July 1, 1971. We were planning to open a clothing store (Roman was a very young manager of the very tony Fred Segal store in West Hollywood), but when we saw how nobody really cared about fashion in Orlando, we switched to music. Luckily for me, that was MY field, literally having grown up inside record shops since I was old enough to walk or take a bus ride. I spent HOURS inside record stores reading liner notes, and listening ti anything I could get my hands on. This is how I got my geek on!
What were the biggest challenges during those early years?
Because we were so young (I was 18, roman was 23), we didn’t see anything as particularly challenging… just a new skill set to be learned (ah, YOUTH!). We were told by EVERYONE this would never work. Labels, distributors (in their infancy, back then), all told us this could not be done. We started with a couple of thousand dollars, and a whole lot of L.A. attitude … kinda bluffed our way into Orlando’s landscape. Timing was definitely on our side.
How did you choose the name?
We named ourselves after one of our favorite records at the time … East-West by the Paul Butterfield Blues Band. We were from the west, now in the east … it just kinda worked. By the way, we argued about the name for at least a couple of months before this happened.
Where are you from originally?
Both Roman and I “grew up” in Southern California. West Hollywood, Santa Monica, Venice … that was our background. We graduated from the same high school (Fairfax High in West Hollywood) five years apart. We had every intention of returning to California, and to go to college, but the business here took off, and we realized we could maybe pull this off.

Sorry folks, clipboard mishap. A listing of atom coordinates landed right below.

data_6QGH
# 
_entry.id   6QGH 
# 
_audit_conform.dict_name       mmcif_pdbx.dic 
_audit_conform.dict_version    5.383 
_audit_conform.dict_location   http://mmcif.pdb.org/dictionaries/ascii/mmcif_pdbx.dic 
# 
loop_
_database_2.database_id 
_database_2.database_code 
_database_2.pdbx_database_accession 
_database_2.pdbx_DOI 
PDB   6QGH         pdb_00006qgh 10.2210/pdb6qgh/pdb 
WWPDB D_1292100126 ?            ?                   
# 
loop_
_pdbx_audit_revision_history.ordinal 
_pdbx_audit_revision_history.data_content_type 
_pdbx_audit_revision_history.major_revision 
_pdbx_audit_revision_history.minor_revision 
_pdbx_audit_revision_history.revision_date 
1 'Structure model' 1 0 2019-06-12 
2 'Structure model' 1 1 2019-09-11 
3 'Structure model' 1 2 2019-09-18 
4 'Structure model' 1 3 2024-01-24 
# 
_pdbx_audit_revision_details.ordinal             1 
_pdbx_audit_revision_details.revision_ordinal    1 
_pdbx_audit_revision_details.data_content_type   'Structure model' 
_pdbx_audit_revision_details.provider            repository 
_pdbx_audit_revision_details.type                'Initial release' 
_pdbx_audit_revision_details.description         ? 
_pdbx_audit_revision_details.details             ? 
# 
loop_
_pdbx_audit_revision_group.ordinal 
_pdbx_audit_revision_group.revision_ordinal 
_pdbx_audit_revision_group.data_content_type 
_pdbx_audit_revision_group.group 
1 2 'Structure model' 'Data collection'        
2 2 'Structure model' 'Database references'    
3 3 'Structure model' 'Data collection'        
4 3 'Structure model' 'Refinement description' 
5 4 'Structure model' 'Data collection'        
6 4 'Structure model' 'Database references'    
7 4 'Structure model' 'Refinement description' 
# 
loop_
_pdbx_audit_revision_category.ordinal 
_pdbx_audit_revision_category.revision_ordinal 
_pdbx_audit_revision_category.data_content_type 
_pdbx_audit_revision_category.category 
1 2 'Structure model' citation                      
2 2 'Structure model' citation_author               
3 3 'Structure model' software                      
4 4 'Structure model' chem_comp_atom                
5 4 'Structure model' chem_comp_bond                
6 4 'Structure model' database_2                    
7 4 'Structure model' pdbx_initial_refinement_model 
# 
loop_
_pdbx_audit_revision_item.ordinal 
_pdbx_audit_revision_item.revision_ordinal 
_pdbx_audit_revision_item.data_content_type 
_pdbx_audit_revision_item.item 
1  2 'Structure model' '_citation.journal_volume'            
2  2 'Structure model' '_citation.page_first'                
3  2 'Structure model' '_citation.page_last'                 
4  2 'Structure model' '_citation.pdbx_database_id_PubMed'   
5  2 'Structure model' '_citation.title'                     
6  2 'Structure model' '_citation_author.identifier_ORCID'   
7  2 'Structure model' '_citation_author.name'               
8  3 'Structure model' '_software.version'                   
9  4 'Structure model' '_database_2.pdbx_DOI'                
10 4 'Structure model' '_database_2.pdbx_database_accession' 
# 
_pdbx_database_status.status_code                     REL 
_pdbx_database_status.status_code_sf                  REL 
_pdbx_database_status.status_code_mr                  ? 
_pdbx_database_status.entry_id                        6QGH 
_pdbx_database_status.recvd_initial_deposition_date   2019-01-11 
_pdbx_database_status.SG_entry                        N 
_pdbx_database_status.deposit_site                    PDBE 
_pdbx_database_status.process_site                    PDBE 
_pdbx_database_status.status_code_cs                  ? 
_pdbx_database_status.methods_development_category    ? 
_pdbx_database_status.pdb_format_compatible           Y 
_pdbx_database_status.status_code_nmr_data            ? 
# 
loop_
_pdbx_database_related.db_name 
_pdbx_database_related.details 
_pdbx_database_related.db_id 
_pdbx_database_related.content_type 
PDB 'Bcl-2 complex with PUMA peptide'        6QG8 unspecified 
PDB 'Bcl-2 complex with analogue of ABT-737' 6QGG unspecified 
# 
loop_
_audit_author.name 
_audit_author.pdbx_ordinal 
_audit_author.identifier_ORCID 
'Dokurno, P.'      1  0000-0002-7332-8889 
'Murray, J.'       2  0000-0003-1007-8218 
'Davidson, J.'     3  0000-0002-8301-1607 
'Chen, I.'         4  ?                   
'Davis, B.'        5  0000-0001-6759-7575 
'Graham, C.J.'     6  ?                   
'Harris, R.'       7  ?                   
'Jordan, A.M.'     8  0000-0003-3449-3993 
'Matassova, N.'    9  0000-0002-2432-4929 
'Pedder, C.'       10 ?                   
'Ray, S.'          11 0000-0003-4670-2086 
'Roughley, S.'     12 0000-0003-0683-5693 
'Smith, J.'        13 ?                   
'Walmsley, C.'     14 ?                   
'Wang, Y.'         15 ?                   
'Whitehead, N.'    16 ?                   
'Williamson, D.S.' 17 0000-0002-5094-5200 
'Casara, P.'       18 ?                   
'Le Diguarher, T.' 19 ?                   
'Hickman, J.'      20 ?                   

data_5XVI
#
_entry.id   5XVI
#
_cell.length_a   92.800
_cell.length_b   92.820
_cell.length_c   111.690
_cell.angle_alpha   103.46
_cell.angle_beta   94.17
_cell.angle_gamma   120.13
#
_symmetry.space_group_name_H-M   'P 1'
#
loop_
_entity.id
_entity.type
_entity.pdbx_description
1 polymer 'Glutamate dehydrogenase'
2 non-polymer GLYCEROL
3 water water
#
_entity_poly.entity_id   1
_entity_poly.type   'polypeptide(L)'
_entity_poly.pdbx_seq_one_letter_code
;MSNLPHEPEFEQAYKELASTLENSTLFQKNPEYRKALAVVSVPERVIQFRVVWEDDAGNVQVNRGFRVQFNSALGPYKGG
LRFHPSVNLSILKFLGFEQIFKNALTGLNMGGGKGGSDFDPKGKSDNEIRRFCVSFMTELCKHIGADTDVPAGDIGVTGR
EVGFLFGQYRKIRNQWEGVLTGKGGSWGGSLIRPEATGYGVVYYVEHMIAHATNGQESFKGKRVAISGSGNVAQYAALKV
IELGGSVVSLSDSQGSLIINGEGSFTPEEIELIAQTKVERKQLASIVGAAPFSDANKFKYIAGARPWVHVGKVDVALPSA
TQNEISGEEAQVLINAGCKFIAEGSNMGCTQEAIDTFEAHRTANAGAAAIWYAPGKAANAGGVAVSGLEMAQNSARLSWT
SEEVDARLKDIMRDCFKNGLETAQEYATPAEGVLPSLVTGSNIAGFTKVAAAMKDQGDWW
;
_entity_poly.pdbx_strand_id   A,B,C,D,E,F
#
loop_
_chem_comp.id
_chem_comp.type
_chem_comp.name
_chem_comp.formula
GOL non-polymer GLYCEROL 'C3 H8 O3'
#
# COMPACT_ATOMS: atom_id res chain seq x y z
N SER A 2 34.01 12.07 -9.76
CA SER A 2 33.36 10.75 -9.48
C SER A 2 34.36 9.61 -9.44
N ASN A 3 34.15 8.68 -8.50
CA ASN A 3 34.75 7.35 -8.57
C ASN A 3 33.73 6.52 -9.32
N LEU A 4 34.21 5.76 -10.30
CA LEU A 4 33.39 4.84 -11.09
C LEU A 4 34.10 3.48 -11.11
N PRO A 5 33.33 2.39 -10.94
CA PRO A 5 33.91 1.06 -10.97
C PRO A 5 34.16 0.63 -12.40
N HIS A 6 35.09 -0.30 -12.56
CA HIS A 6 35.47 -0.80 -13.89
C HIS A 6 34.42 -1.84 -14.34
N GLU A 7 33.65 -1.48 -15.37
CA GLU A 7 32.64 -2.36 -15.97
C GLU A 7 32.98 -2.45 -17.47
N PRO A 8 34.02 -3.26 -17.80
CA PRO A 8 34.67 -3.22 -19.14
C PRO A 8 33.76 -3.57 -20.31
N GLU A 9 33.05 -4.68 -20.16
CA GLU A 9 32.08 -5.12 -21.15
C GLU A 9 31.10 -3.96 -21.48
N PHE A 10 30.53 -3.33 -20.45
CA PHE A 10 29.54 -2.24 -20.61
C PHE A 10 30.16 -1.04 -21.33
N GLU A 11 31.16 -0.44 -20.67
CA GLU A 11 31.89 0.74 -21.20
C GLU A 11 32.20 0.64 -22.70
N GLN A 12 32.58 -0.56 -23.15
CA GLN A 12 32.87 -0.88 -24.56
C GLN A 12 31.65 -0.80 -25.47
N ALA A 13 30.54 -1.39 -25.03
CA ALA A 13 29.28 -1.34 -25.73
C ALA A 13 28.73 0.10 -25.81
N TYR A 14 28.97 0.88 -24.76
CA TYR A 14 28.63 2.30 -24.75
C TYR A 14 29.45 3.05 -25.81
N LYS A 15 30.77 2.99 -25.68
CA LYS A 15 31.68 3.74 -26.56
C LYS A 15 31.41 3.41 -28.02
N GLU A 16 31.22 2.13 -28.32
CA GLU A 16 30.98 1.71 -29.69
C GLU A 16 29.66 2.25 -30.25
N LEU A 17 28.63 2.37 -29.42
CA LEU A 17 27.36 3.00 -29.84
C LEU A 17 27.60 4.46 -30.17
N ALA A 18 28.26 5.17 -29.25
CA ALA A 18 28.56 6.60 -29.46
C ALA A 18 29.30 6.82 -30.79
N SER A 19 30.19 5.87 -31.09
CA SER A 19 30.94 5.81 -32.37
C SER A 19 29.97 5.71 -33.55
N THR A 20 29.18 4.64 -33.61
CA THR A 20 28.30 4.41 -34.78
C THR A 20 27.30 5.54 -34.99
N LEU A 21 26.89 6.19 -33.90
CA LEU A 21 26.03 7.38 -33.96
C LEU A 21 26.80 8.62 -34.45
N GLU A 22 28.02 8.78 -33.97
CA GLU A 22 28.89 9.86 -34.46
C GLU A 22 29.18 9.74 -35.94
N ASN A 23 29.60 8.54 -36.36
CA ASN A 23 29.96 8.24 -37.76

When you were a teenager, what was your career dream?
Roman would’ve been some kind of entrepreneur to be sure … I was going to be an actress. And a singer. And a songwriter. I was going for Joni Mitchell on my hazy days, and Julie Andrews or Barbra Streisand on my “practical” days.
You were also a popular DJ at WORJ-FM in the 1970s. How did you get started in radio?
When we opened our record shop, we decided to advertise on our only cool radio station … WORJ-FM… I was offered a gig from 2 am to 10 am … did that for a couple of months, and then started doing mid-days. It was an amazing time, and some of the happiest memories I have.
You were also a voice on many radio and TV commercials in Central Florida. Do you still do any voice work?
Not as much as I used to, but that’s because I’m now bogged down with keeping my last surviving shop going. Roman and I are down to our last little shop, and now, we’re working for health insurance. It costs a FORTUNE to insure two middle-aged self-employed people in America today. I’m not kidding.
How difficult was the transition from record albums to CDs?
Just retro-fitting our tired old bins, and a whole lotta money. I proposed initially … no I BEGGED record companies to keep LP packaging intact, and just fit CDs into the already existing LP packages, but no one listened. And now, LPs constitute 20% of our stock (new & used) again.